Wednesday, July 9, 2014

Survey Response: Amy Morgan, Candidate for Utah House 11

Amy Morgan
Candidates for the November 2014 elections were given the opportunity to respond to a few questions relating to autism. The following responses are from Amy Morgan, candidate for Utah House District 11.

Insurance Coverage:   SB57 was passed in the 2014 legislative session. It goes into effect on January 1, 2016, and among other things, will require individual and large group plans to cover a limited amount of behavioral therapy for autistic children through age 9. The bill has a sunset clause which will cause it to expire on January 1, 2019. 

Would you support renewal or expansion of SB57 if the costs prove to be manageable?

Amy Morgan:   Most definitely.

WanderingWandering (or elopement) is an issue that affects around half of children with ASD, as well as many people with Alzheimer’s and dementia. There are substantial costs involved with search efforts that often require emergency personnel. There are also promising technologies, such as smartphones, GPS, and Bluetooth, which can help with tracking these individuals. 

 Would you support efforts to:
  • better understand the extent of the wandering problem in Utah
  • promote training for emergency personnel
  • identify technological solutions and help make them affordable for caregivers
Amy Morgan Yes. There is always the question of how to find additional or sufficient funds for any proposed effort, but I feel efforts that educate and protect are surely worth funding.

Education: Education is a priority for many UAC members. Kids on the spectrum often require special education resources.

What do you see as the current state of the Utah education system, including Special Ed, and what steps would you support to improve it?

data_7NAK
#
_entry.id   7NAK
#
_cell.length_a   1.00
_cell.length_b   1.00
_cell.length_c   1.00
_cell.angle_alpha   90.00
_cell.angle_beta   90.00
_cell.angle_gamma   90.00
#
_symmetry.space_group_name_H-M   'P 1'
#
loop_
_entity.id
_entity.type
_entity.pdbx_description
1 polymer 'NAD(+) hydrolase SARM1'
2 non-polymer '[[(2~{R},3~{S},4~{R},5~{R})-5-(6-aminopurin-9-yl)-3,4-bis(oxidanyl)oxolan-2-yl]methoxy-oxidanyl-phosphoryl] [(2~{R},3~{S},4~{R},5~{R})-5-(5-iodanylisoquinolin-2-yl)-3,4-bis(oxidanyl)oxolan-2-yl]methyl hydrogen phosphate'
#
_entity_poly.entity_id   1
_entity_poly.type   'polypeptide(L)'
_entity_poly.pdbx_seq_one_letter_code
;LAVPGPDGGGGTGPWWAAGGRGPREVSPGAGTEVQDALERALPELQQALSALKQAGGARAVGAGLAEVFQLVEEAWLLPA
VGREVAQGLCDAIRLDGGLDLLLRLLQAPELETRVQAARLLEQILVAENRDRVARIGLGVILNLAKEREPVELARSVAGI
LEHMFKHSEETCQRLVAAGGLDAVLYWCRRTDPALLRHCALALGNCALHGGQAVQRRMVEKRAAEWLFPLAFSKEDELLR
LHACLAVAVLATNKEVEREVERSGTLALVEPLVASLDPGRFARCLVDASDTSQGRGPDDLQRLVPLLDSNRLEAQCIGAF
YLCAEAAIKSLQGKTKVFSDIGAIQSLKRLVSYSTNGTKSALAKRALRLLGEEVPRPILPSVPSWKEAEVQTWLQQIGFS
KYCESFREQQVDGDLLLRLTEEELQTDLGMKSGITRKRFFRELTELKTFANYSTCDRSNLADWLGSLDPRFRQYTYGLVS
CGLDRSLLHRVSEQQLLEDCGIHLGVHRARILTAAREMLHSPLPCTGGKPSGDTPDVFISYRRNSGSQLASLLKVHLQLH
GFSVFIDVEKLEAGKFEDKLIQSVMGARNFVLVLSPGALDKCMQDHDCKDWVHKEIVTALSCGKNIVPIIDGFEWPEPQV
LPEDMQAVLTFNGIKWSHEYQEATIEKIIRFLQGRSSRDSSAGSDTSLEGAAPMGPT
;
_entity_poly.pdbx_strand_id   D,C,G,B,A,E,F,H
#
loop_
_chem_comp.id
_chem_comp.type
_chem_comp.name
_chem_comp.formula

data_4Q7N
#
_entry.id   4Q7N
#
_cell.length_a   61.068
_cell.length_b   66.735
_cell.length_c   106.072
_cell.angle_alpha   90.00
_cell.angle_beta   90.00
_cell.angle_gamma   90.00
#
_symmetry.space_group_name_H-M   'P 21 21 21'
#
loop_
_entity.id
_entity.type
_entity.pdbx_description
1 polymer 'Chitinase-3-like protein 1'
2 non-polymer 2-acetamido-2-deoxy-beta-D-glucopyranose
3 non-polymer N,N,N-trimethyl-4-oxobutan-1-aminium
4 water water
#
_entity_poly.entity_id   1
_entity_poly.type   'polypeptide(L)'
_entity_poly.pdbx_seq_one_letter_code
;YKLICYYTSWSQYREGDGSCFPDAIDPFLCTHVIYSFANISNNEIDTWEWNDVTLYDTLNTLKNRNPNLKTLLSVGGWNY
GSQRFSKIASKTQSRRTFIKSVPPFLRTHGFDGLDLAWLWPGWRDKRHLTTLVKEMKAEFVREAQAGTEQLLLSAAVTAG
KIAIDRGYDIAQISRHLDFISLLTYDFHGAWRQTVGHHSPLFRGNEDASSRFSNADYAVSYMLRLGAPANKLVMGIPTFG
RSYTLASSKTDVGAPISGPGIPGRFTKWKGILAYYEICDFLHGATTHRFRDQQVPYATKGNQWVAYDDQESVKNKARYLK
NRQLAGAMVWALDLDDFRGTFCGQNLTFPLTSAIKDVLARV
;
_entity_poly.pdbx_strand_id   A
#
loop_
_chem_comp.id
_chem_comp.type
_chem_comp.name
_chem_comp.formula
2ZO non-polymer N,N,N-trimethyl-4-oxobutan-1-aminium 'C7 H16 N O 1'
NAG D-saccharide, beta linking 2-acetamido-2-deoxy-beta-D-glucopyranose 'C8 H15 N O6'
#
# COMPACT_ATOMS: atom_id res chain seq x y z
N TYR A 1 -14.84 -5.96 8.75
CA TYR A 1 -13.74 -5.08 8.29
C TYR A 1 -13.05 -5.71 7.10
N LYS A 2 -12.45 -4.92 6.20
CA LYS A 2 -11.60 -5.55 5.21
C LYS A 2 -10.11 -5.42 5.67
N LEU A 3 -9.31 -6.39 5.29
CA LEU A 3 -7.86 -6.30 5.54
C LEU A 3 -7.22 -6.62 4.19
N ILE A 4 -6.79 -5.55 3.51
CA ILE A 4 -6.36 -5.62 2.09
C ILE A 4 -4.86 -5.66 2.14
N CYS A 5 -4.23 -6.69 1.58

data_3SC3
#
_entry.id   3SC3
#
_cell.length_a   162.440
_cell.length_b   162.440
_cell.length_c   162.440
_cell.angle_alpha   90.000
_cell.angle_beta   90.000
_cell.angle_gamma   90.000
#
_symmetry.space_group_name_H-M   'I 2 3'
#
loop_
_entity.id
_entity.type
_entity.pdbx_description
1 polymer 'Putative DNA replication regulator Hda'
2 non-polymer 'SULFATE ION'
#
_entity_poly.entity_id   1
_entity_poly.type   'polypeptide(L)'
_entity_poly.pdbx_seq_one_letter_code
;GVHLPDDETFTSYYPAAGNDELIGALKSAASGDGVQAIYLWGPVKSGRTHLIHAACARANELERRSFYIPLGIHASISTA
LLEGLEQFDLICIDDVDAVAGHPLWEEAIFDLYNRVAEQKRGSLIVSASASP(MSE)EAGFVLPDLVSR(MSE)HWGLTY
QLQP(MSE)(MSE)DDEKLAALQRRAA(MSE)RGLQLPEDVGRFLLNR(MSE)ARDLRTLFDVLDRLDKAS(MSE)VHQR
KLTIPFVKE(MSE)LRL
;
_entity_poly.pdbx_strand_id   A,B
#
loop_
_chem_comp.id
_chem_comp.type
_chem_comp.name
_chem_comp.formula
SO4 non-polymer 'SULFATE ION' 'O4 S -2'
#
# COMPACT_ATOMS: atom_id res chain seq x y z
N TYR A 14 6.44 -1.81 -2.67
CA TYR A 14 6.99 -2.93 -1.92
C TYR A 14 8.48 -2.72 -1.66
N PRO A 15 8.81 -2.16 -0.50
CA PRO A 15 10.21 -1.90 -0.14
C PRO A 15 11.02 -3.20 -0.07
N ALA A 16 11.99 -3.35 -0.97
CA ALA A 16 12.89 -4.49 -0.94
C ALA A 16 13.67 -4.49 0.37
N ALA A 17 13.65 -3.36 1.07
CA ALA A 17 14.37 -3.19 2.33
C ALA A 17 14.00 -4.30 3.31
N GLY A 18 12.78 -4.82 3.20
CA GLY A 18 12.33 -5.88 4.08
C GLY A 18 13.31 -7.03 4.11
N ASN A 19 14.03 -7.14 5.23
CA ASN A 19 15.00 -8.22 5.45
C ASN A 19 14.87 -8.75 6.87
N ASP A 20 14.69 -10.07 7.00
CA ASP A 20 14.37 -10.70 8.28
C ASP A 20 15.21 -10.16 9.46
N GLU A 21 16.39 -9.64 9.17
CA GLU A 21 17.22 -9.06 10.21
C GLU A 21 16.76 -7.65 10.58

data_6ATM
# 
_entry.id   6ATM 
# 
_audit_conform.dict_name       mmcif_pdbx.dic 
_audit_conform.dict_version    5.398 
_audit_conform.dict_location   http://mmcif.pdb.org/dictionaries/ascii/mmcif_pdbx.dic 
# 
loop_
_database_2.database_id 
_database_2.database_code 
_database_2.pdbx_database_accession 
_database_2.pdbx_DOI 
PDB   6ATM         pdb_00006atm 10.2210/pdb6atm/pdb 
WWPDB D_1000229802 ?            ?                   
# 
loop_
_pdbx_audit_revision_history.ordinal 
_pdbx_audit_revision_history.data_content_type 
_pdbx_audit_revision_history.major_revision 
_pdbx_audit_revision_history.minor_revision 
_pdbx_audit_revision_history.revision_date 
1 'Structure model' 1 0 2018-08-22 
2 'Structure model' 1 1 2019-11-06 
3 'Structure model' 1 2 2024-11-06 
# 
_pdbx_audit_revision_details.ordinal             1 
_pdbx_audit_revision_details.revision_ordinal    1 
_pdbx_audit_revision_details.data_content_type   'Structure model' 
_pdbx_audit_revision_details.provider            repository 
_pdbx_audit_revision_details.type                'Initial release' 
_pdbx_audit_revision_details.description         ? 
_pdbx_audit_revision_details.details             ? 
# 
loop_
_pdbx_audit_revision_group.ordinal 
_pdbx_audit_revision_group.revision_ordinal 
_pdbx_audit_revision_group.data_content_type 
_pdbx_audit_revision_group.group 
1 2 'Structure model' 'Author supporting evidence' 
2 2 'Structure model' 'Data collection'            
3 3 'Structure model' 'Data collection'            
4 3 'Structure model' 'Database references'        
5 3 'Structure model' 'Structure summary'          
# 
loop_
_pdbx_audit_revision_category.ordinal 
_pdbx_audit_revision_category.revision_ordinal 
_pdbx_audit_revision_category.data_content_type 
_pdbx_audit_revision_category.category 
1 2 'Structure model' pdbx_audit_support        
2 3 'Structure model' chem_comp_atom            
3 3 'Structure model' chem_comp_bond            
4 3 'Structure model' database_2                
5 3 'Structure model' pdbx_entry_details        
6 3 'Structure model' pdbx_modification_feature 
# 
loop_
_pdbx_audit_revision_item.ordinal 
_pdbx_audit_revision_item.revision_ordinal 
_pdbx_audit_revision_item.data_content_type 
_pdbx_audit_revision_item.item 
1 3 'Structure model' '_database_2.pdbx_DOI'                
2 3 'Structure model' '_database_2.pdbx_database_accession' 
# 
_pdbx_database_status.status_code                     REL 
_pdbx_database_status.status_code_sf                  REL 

Amy Morgan:   
As has been the case for many years, our current education system is facing, among many other issues, continual growth and the need to try and keep up with it. This means an increase in the needs for Special Education resources as well. We have got to find a way to accommodate and keep up with the cost of growth. Special Education resources should never be on the cutting board, in my mind. I cannot pretend to be an expert on this issue, nor can I pretend to have all the answers. It is near and dear to many hearts, and it is these voices that we should listen to most closely. The parents and teachers of those with special needs should be those to whom we go to, and work with, for answers when improvement is needed.

I do not have an answer that would be the bandaid big enough to fix everything. But I am willing to listen to those who know more than I do, and I'm willing to work with others to find a way to make things as good as they can be for all of our children!

Housing and Employment: When autistic people transition out of the public school system, many of them need help with housing and employment. According to the 2013 Annual Report of the Utah Division of Services for People with Disabilities, Over 5,000 Utahns received services, and 80% of them had an intellectual disability. Another 1,892 Utahns are on the waiting list.

Would you support steps to improve housing and employment opportunities for individuals with autism?

Amy Morgan:  Yes. I also support measures like the ABLE Act of 2013 (H.R. 647) which is referenced in a letter from Jim Matheson on the UAC website. This bill allows tax exempt savings accounts that would not count against disability benefits, thus adding additional financial security for individuals and relief to their caregivers and/or families. I feel we should do all we can to provide better employment and housing opportunities, regardless of any physical or mental disabilities that may exist. Those with limits still have much to contribute to society and deserve options that meet their needs.